Breathing Through The Pain #LymeWarrior

A Breath of Freedom by Iladya Portakaloglu

A Breath of Freedom by Iladya Portakaloglu

“Your breathing should flow gracefully, like a river, like a watersnake crossing the water, and not like a chain of rugged mountains or the gallop of a horse. To master our breath is to be in control of our bodies and minds. Each time we find ourselves dispersed and find it difficult to gain control of ourselves by different means, the method of watching the breath should always be used.”
~ Thích Nhất Hạnh, The Miracle of Mindfulness: An Introduction to the Practice of Meditation

 

Pain and I enjoyed a pretty intense relationship when I began my treatment for late stage Lyme disease at the beginning of 2013. My regime, which will last a minimum of three years, involves intense rotational use of various combinations of antibiotics, as well as diet, herbs and a myriad of other support tools. It’s a long road I’m walking, in order to regain wellness.

Recently, things have settled down a little. I’ve had more energy. I’ve been sleeping better. Pain has become an occasional thing rather than a stealer of breath and life-force. I’ve finally begun to feel good on my current meds combo.

That is, of course, until I brought in Drug Number Four.

I’ve slowly built up the intensity of three other kinds of antibiotic, anti-malarial and anti-bacterial that are the drugs on my current rotation. This combination was brutal to begin with, but I’ve reached the stage where I am now handling them well. Part of my treatment plan is to then bring in this fourth drug. It’s one I took earlier this year. It gave me fabulous longer term results, but it created a firestorm within my body while I was on it.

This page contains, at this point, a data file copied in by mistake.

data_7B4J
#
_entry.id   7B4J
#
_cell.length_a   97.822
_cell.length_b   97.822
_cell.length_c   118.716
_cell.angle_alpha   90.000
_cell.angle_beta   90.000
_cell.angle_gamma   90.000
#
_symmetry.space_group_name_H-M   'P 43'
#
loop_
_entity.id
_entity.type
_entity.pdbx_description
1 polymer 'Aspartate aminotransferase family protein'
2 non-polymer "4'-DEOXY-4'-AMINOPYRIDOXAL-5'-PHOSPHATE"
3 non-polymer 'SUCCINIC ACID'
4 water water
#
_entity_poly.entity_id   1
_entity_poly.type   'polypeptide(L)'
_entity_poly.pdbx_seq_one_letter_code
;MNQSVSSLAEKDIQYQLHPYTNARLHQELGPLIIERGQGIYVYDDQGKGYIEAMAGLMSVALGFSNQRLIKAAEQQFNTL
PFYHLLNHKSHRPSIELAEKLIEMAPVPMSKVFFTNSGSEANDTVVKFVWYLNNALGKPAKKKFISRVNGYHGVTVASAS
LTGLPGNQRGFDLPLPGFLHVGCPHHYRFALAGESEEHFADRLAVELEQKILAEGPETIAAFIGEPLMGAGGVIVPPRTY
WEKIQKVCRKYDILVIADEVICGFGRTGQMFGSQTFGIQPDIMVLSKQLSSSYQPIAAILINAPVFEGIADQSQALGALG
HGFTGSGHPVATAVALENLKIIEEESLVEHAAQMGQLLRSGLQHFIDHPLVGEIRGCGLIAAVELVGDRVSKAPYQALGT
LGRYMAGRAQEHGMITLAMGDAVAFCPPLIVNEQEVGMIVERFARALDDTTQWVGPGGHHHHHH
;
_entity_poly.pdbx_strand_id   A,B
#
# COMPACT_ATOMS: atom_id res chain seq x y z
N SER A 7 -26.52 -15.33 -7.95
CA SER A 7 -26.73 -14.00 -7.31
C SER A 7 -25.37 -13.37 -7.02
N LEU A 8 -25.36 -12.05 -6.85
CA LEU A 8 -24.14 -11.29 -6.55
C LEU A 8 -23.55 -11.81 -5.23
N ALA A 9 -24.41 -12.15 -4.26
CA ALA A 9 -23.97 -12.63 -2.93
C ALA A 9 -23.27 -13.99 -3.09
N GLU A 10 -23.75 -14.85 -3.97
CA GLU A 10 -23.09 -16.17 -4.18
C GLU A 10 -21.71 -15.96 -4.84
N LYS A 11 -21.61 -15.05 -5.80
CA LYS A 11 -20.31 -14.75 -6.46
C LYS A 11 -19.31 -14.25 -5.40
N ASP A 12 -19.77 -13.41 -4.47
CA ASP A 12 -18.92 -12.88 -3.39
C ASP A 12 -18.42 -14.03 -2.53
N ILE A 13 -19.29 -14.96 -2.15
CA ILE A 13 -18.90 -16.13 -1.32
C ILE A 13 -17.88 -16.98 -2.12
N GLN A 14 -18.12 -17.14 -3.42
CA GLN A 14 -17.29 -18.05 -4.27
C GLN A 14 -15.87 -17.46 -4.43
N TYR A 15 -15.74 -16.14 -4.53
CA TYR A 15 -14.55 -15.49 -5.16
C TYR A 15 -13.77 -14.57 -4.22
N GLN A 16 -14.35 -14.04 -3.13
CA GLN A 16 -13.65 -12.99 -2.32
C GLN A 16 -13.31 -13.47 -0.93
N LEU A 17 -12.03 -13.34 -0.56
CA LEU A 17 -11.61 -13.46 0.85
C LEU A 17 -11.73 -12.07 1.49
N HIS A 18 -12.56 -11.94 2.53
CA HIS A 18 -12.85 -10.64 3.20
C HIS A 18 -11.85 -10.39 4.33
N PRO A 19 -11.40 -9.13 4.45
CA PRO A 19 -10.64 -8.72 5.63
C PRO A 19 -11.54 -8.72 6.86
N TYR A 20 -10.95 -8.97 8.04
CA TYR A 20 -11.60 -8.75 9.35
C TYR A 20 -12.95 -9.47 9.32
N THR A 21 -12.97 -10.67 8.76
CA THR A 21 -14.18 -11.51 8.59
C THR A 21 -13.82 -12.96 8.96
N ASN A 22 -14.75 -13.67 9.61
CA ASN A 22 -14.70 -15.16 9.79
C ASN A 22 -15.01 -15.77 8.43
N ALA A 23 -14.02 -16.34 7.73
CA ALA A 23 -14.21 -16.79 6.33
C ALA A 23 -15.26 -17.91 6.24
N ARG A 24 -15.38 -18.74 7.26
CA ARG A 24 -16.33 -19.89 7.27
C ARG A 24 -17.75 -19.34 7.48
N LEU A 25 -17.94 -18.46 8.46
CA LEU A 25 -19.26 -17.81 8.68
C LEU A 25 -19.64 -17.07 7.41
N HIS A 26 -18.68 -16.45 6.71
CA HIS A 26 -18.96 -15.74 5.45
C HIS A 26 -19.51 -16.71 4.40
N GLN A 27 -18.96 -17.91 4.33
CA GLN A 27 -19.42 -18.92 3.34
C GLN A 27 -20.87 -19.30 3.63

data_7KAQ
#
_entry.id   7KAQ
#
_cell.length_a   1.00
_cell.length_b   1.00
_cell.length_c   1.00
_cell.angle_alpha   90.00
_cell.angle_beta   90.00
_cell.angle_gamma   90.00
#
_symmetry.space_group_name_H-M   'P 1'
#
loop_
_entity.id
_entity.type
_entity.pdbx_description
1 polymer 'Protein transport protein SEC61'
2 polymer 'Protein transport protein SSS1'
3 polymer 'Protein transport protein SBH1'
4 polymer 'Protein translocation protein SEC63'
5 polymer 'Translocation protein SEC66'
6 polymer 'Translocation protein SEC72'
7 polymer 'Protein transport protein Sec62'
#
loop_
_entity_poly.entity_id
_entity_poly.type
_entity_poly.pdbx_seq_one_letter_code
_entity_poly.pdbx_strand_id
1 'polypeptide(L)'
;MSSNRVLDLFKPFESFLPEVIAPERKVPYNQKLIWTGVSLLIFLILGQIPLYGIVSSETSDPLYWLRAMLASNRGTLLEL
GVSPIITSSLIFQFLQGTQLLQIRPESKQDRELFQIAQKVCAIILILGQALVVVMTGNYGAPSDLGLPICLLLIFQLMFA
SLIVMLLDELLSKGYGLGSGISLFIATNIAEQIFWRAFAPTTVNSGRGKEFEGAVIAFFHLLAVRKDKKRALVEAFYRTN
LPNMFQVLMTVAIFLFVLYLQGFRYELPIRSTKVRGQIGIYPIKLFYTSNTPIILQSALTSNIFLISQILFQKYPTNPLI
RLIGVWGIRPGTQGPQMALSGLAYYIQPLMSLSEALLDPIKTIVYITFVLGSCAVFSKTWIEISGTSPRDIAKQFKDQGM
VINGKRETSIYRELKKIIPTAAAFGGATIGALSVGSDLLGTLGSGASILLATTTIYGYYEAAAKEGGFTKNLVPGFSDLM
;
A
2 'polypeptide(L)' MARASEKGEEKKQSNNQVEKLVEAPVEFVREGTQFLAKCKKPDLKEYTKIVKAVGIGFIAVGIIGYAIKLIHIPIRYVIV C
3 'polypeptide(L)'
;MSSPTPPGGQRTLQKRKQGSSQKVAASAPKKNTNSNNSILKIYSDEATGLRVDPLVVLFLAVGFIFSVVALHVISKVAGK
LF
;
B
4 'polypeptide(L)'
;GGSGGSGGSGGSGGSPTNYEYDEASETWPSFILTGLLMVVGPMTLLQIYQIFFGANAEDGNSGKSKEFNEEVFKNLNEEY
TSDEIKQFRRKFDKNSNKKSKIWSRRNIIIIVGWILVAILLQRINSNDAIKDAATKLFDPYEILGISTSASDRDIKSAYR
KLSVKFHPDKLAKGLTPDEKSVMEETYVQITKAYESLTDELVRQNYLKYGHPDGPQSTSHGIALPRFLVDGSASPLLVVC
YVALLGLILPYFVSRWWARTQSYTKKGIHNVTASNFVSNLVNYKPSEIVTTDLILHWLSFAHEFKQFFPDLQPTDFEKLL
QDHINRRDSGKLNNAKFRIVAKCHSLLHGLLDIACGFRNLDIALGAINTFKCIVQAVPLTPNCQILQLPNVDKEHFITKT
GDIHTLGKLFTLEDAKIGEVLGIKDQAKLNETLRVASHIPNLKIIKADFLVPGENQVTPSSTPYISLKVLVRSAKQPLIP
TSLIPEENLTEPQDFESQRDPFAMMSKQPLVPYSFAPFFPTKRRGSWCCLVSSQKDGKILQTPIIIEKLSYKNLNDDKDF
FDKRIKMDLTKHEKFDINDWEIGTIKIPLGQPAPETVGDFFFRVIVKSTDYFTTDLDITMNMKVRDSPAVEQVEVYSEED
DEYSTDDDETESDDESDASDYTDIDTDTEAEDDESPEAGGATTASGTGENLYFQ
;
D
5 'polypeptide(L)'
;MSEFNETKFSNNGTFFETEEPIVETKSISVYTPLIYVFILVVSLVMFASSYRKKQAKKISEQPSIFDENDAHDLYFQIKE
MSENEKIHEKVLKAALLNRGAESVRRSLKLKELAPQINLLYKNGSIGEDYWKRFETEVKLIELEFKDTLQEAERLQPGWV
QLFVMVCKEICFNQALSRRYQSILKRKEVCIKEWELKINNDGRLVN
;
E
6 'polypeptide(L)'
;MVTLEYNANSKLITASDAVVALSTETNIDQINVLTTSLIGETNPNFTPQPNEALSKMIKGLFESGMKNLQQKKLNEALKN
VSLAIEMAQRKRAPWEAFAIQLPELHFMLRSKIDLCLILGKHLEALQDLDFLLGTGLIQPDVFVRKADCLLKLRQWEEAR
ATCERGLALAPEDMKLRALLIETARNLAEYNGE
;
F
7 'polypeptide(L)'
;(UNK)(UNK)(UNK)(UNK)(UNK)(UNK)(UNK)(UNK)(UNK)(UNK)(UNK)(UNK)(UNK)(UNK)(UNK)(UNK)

I’d been dreading bringing it back in. But of course I kept up this optimistic patter with myself, “You’ll be right, Nic. It will be heaps easier this time. It’ll be nothing like the last round.” I delayed taking the drugs too, because I wanted to be my best self for my recent retreat. So I took my first tablets on Sunday, seemingly without incident. I worked Monday, took all my drugs and didn’t skip a beat.

Then it hit me. About six pm on Monday night.

Oh God, I’d forgotten how intense the pain could be. That I would feel like I was dying all over again. That it would take all I had to bring my ragged breath back to some semblance of calm. Over, and over, and over again. All day. All night. Without cessation.

Quote from BullyVille

Quote from BullyVille

The good news? I’ll only need to take these drugs two days out of seven. It will get easier. It always does. Eventually. So, I’m breathing, and counting hours and minutes and moments.

I know, from previous experience, that the pain won’t kill me. That knowledge is my secret strength. I can endure this. One day, the pain will end, and I will be stronger, closer to healed, and I’ll have learned more about myself and the world.

It’s Friday today. I managed a few hours sleep last night. Today I’m a little better. Stronger. More determined. Sunday I’ll go Round Two with these drugs. Hopefully next week will be better than this week has been.